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45rpm Numbered Limited Edition
Ella Fitzgerald is heard on half of the program in duets with pianist Oscar Peterson and for the remainder in trios with Peterson and bassist Ray Brown.
This concert was a very special event, and not just because of its celebratory circumstances and masterful music, but when a major figure acquires venerable status, he or she can take on a quality different from and more notable than mere charisma. It is as if all past achievements, experiences, and significant attributes have been crystallized into an aura that is both ethereal and palpable.
This album was basically my idea; it was cut with the purpose in mind of bringin together the Trio, naturally, and Clark Terry, who I feel very strongly about, musically. Oscar Peterson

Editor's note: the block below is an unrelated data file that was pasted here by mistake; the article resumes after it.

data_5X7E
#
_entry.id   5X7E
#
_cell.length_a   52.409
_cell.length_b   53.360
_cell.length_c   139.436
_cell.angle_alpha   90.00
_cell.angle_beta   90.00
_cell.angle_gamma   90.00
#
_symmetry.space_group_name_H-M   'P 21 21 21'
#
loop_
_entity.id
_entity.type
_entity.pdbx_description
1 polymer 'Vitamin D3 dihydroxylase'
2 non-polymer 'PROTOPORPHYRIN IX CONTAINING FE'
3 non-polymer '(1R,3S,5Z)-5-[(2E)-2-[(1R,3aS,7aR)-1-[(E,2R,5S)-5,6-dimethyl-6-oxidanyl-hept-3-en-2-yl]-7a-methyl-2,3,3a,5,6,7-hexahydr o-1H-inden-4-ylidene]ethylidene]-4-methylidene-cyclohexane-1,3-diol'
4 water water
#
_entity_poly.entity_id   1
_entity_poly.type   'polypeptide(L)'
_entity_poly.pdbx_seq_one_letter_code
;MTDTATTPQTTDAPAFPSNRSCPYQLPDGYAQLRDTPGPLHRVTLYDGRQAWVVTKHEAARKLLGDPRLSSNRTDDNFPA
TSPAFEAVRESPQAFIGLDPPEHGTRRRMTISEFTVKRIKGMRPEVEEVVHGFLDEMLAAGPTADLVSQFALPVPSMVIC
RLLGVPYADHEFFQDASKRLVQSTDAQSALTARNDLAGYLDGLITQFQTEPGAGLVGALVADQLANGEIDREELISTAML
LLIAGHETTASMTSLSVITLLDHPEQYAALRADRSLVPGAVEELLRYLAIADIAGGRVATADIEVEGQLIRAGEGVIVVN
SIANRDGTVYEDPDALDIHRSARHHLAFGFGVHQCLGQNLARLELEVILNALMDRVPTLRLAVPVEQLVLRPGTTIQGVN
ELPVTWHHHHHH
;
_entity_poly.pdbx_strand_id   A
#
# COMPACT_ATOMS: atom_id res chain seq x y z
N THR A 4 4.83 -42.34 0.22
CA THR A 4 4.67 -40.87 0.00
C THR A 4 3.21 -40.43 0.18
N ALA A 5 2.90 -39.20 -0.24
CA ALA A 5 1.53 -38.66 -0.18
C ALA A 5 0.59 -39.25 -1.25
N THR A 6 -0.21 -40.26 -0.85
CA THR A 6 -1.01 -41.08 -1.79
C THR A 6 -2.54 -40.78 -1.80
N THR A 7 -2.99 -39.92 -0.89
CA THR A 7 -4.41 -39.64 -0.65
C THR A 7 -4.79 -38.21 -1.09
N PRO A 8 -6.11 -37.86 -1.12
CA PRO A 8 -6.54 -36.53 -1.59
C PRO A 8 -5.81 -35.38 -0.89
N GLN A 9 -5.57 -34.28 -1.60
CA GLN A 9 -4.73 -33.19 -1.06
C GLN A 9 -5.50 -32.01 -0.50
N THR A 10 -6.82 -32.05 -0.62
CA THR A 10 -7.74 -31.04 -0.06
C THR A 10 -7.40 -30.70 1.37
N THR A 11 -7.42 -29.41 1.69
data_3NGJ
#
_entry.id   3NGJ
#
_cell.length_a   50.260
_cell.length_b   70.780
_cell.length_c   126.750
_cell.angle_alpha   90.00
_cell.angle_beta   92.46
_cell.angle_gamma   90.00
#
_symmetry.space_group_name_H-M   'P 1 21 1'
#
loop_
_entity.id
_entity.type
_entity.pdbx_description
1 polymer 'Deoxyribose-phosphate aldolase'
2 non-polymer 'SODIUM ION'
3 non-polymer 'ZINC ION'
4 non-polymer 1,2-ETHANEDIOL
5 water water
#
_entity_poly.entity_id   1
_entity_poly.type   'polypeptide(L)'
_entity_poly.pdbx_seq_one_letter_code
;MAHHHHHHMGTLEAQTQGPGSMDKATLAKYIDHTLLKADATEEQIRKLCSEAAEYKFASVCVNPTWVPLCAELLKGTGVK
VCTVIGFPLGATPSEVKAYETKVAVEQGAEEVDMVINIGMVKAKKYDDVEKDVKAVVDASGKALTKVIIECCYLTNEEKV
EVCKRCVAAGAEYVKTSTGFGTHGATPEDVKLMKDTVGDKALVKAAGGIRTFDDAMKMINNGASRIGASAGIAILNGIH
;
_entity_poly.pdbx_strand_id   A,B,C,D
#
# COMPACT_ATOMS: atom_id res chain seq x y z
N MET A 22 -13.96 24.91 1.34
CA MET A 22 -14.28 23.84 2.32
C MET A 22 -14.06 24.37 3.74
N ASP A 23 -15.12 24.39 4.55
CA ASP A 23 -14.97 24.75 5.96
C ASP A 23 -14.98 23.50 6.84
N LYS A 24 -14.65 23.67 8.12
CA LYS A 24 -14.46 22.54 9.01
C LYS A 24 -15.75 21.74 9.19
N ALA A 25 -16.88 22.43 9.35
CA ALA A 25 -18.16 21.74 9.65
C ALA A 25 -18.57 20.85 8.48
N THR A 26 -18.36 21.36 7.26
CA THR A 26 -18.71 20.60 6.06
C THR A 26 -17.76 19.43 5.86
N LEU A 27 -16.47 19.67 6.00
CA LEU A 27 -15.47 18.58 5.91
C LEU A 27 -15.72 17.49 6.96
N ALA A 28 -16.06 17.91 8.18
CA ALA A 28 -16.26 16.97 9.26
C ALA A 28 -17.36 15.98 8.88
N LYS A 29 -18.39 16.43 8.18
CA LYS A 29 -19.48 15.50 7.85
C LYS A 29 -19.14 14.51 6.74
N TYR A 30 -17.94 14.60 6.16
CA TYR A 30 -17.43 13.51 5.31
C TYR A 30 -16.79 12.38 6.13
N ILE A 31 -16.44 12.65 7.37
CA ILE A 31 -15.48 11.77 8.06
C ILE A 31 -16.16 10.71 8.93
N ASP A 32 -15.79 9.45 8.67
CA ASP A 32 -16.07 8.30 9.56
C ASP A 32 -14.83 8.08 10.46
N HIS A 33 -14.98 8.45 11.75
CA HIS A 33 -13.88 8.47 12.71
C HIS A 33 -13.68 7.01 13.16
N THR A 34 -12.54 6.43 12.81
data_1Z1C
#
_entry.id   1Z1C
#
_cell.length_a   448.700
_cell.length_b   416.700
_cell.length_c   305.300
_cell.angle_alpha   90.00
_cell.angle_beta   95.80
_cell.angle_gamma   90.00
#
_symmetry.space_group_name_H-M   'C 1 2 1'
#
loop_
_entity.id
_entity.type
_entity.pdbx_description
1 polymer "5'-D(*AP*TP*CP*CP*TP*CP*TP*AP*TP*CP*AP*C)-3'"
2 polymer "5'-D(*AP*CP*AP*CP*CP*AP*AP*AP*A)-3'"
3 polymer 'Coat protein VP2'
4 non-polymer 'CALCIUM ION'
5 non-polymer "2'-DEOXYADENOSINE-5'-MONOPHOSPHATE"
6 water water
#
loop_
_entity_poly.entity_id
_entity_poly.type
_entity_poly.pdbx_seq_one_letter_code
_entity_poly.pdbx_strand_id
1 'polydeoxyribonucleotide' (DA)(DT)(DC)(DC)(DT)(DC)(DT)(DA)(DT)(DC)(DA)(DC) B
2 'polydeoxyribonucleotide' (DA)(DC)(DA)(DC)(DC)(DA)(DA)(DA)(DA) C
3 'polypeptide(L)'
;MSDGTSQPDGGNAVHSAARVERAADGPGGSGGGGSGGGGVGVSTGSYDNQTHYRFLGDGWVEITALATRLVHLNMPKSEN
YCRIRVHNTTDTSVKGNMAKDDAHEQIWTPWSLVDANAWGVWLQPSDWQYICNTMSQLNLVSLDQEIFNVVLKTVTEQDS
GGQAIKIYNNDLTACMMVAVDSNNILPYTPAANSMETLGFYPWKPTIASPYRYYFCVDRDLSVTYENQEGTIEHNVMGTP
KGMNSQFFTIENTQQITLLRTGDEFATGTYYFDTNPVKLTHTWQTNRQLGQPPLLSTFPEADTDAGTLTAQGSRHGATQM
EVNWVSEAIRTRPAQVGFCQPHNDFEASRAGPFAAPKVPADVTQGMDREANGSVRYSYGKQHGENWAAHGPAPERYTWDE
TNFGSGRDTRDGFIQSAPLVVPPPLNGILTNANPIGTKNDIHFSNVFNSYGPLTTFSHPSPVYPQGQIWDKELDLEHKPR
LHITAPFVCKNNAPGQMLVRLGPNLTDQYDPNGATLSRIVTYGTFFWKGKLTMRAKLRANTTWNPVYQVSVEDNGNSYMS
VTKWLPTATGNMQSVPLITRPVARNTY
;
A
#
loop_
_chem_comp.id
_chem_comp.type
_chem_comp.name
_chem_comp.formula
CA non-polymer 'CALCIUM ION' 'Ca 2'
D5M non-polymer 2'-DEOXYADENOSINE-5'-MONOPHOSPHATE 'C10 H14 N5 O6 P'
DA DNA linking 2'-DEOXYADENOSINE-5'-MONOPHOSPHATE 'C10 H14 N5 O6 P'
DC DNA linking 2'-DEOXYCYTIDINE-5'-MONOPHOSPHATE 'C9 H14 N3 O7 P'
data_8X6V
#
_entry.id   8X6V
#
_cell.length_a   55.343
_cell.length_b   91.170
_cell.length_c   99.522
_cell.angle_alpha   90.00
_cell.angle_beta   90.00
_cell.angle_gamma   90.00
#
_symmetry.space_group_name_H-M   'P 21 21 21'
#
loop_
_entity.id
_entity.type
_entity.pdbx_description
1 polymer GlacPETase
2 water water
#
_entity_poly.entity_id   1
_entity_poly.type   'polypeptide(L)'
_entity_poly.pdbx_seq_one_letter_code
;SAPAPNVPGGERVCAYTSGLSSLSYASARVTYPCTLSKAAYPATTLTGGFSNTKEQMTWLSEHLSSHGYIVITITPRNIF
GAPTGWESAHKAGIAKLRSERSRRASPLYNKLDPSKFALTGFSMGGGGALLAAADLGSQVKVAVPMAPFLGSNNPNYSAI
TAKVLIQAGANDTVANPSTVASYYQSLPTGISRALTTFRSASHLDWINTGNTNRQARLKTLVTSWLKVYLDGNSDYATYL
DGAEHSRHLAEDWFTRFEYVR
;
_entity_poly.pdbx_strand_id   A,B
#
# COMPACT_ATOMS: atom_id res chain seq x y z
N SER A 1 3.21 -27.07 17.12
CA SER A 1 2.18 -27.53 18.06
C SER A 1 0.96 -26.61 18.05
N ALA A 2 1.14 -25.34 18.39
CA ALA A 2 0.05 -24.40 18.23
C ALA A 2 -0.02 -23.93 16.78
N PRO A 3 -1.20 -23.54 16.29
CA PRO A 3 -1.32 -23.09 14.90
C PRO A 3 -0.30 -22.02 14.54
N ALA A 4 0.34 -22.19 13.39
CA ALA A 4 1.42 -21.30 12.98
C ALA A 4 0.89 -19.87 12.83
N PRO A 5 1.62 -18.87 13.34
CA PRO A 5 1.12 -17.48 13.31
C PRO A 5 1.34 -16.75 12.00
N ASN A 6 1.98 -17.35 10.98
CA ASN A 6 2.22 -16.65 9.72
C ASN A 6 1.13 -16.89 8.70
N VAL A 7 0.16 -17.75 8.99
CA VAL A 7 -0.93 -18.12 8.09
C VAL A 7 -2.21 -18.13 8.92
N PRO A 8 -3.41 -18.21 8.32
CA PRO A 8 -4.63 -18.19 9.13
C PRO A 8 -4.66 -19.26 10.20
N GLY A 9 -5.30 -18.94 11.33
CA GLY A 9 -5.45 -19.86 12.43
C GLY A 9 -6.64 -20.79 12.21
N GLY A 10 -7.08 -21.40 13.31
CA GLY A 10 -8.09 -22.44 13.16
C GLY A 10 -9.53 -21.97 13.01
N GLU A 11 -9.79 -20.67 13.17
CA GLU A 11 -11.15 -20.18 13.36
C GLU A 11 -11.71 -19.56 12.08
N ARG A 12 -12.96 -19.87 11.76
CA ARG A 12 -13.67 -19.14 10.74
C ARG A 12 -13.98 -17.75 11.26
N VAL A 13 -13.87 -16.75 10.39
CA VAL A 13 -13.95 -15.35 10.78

Many will know the great Oscar Peterson only as a soloist or as part of a trio. But he is equally sovereign and sensitive when accompanying soloists on all kinds of instruments.
Oscar Peterson's programme in this album deliberately challenges the russet glow of fond reminiscence and, it seems to me, challenges it triumphantly. Each of the themes he plays has its aura in the jazz past, and, more significant still, has upon it the indelible stamp of previous definitive versions.
The electric atmosphere of these live sessions before a mere handful of listeners proves once again just how at home the musicians felt in the Black Forest villa
Oscar, Ray and Ed have that rare ability to please the public with music that is of the highest quality. You can't do much better than that.